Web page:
subjective probability

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sub·jec·tive prob·a·bil·i·ty

a fair statement of the odds that a rational, well-informed person would give or take for the outcome of an experiment. The experiment may be unique and not rationally understood (precluding both theoretically sound predication and empiric experience). The formulation is applicable to experiments that have been carried out but the outcome unknown. (For instance, a certain statement about the gender of the fetus early in pregnancy is established but perhaps not accessible until amniocentesis can be done.) Unlike personal probably, the subjective probability should be the same from all competent counselors in possession of the same evidence.


the basis of statistics. The relative frequency of occurrence of a specific event as the outcome of an experiment when the experiment is conducted randomly on very many occasions. The probability of the event occurring is the number of times it did occur divided by the number of times that it could have occurred. Defined as:$$\hbox{p}={\hbox{x}\over (\hbox{x+y})$$

p = probability, x = positive outcomes, y = negative outcomes.
prior probability
estimation of the probability that a particular phenomenon or character will appear before putting the patient to the test, e.g. testing the probable productivity of a patient by testing its forebears.
subjective probability
the measure of the assessor's belief in the probability of a proposition being correct.


perceived only by one examiner and not necessarily by any other examiner.

subjective probability
see subjective probability.
References in periodicals archive ?
14) What is less well understood is that a world of complete markets is isomorphic to a world in which subjective probabilities can be assigned to all states of the world.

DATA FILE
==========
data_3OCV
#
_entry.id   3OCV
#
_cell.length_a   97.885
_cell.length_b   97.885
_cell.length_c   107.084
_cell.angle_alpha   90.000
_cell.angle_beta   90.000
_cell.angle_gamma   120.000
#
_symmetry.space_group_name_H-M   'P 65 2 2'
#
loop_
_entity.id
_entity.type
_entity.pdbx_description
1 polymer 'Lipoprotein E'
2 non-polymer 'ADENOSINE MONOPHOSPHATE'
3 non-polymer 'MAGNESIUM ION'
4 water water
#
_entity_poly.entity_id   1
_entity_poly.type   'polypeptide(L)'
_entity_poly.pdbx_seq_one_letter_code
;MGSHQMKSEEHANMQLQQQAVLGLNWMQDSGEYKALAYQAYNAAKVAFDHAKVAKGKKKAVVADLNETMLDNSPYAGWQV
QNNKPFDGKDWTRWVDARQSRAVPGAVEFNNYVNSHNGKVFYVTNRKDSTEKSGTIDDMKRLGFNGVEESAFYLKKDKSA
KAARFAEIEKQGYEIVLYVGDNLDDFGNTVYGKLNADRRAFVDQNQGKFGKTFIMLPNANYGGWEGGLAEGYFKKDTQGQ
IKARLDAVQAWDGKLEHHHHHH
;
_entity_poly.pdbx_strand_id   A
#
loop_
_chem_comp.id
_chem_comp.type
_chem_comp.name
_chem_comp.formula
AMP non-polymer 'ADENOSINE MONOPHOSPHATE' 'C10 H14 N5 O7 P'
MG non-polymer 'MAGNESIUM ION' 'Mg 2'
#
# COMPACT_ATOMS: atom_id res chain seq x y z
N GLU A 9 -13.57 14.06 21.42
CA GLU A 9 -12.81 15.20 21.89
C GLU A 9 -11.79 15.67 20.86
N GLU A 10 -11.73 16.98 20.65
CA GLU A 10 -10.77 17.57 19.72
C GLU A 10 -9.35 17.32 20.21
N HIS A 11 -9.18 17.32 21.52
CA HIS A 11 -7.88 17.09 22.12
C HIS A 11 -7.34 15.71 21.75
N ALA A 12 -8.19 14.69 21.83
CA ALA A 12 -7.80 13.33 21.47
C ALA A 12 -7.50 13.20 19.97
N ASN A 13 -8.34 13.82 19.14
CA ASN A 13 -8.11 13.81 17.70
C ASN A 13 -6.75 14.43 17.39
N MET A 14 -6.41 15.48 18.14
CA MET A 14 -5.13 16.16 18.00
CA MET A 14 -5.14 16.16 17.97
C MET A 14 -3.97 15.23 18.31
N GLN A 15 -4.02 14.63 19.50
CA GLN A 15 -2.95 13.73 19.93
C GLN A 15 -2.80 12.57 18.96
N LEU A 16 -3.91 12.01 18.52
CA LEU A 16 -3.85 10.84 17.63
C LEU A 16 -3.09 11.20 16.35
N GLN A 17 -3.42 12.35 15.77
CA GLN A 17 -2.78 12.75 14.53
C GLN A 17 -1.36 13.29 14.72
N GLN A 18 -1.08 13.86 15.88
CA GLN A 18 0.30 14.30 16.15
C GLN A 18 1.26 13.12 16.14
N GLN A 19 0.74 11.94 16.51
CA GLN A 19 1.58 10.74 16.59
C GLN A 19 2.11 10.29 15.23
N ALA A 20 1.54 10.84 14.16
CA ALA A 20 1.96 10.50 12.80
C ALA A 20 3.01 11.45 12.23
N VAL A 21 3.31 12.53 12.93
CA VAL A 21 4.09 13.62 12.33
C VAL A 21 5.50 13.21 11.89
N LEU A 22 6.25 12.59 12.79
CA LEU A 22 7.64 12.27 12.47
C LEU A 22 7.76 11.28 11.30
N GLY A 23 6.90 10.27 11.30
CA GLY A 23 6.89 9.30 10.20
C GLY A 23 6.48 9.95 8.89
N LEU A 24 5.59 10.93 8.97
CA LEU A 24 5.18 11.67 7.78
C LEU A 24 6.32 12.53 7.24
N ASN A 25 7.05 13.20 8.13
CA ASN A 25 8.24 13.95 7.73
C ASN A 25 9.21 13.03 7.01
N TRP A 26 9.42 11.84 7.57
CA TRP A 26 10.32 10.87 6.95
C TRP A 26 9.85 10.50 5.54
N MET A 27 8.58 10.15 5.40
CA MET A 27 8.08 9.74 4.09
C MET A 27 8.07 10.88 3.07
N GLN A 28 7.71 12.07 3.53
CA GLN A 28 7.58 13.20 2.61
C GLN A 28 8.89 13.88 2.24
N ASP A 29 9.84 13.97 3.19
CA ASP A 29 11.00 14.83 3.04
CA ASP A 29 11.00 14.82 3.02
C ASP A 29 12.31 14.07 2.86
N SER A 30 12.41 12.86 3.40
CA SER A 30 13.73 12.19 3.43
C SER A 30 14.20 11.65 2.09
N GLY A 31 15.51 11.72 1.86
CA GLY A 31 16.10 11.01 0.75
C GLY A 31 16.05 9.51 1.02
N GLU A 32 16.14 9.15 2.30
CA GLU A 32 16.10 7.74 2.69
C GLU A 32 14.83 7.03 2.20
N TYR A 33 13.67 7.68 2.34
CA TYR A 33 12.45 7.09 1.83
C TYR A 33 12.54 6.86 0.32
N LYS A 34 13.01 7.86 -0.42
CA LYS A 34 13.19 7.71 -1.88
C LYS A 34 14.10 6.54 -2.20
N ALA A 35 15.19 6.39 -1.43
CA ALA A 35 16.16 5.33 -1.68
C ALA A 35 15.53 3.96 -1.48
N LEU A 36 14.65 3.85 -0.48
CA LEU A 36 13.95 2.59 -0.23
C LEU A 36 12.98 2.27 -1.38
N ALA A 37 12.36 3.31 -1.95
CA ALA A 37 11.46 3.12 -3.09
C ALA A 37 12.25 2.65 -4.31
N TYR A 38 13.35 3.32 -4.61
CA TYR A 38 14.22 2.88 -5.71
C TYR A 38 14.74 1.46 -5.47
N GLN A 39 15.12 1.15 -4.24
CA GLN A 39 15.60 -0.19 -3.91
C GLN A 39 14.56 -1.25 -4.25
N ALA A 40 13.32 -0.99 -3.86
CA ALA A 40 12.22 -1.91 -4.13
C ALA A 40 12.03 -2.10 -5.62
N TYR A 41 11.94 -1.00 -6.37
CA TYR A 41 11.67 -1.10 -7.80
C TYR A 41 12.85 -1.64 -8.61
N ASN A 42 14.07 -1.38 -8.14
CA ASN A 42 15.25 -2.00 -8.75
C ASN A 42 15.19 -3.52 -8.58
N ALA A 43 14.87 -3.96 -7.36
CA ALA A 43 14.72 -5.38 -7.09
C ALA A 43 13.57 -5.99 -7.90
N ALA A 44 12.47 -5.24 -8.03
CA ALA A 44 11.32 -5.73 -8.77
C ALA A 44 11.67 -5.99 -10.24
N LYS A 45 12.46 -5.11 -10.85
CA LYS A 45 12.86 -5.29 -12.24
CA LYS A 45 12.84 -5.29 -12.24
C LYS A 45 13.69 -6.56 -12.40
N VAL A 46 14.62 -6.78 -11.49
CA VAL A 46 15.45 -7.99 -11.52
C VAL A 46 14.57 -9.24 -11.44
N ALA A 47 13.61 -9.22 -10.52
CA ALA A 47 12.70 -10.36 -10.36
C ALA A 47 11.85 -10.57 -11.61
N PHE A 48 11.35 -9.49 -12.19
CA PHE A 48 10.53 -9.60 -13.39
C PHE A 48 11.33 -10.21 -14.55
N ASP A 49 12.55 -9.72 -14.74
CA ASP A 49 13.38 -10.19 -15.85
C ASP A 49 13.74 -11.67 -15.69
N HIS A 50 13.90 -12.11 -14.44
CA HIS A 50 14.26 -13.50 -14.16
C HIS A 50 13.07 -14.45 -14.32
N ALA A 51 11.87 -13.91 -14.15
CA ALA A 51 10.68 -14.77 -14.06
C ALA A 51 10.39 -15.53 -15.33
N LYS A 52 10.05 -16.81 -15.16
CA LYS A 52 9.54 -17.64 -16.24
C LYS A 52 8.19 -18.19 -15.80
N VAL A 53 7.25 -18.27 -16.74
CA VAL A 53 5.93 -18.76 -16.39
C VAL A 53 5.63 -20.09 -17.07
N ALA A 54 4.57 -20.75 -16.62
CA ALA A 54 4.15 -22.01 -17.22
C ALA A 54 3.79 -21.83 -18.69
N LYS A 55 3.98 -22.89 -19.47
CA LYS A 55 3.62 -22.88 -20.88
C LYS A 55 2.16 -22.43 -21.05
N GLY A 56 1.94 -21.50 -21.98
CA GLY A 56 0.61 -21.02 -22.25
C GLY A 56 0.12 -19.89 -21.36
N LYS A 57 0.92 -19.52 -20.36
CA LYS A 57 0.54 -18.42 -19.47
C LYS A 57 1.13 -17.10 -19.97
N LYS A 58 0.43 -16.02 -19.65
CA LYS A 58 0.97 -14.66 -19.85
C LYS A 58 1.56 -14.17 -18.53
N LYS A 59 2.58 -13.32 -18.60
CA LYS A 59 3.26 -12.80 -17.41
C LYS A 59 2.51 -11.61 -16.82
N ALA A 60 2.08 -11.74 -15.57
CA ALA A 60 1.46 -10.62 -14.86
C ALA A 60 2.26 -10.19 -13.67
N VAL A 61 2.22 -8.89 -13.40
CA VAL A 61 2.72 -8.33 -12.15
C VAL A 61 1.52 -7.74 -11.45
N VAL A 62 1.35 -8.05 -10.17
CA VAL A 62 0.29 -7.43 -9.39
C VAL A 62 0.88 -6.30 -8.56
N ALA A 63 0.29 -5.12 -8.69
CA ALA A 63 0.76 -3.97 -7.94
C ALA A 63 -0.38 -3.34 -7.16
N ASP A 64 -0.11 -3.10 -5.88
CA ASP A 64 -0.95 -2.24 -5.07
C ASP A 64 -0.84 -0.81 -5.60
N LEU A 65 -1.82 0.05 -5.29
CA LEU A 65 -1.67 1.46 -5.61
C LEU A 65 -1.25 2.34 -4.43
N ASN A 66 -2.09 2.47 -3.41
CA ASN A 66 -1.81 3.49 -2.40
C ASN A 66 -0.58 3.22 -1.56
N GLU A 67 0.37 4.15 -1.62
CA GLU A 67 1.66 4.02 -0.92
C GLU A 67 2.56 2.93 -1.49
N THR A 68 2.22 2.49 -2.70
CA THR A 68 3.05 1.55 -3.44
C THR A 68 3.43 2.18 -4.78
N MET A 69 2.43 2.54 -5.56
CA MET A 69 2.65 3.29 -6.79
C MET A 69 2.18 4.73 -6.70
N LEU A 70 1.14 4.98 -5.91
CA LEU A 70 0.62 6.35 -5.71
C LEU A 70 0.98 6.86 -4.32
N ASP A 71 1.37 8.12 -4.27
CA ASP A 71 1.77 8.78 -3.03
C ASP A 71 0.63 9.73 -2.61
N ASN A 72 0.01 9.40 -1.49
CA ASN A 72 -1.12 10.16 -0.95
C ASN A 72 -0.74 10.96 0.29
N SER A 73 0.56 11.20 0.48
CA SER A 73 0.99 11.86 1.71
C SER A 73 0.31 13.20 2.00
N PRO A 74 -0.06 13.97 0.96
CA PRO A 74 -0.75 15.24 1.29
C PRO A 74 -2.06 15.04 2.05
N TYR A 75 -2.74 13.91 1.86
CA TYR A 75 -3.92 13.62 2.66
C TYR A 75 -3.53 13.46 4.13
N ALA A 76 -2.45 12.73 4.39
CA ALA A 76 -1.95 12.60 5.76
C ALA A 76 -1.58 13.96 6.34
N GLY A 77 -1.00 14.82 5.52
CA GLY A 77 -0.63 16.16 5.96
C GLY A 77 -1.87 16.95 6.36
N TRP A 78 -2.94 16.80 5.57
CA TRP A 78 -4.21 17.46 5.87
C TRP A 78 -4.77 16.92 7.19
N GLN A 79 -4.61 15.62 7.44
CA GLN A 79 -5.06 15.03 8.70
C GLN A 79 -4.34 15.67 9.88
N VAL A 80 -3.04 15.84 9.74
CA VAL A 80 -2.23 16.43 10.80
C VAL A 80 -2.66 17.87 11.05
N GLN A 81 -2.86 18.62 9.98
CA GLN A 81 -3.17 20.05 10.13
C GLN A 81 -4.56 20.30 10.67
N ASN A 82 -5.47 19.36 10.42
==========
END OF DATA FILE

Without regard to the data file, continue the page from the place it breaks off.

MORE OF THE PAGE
The approach is a way of emphasizing the relationship between useful subjective probabilities and experimental probabilities.
Given the features of the current pension regimes, we are particularly interested in studying how the subjective probabilities correlate with individual characteristics (such as age and occupation) that should influence pension uncertainty.
Upon expanding the measure into a complete scale of probabilities from 0 to 1 and postulating the usual logical operators, subjective probabilities follow most of the rules of frequentist probabilities.
Questions eliciting the subjective probabilities of major-specific outcomes are based on the use of percentages.
Note that Good is saying merely that all probabilities can be interpreted as subjective probabilities, not that all probabilities must be interpreted as subjective probabilities.
As discussed in the previous section, from a subjetivist interpretation, this result justifies the reasons that lead to associate -inteasubjectively- the probability of certain events to the frequency observed in similar events, replacing the unknown objective probabilities and the concept of independence by subjective probabilities and exchangeability (23).
These estimates of subjective probabilities differ systematically from the in-sample distribution of game outcomes.
in Teacher Preparation (Frederic Gourdeau) [Presented in both French and English]; (11) On the Origins of Dynamic Number in the Breakdown of Structural, Metaphoric, and Historic Conceptions of Human Mathematics (Nicholas Jackiw and Nathalie Sinclair); (12) Analysis of Resources Mobilized by a Teacher and Researcher in Designing/Experimenting/Reflecting Upon Modelling Sequences Based on Elementary Combinatorics and Aimed at Introducing 7th Graders to Modelling (Souleymane Barry); (13) Being (Almost) a Mathematician: Teacher Identity Formation in Post-Secondary Mathematics (Mary Beisiegel); (14) Subjective Probabilities Derived from the Perceived Randomness of Sequences of Outcomes (Egan J.
Referring to mistakes such as the assessment about Himalayan glaciers, the review noted that such recommendations that involved subjective probabilities should be based on the principle of " high agreement, much evidence.
More specifically, the subjective probabilities inherent in odds and associated with particular information features (for example, a horse's PP) can be compared with the objective probability of success (as revealed, ex post, by race outcomes).

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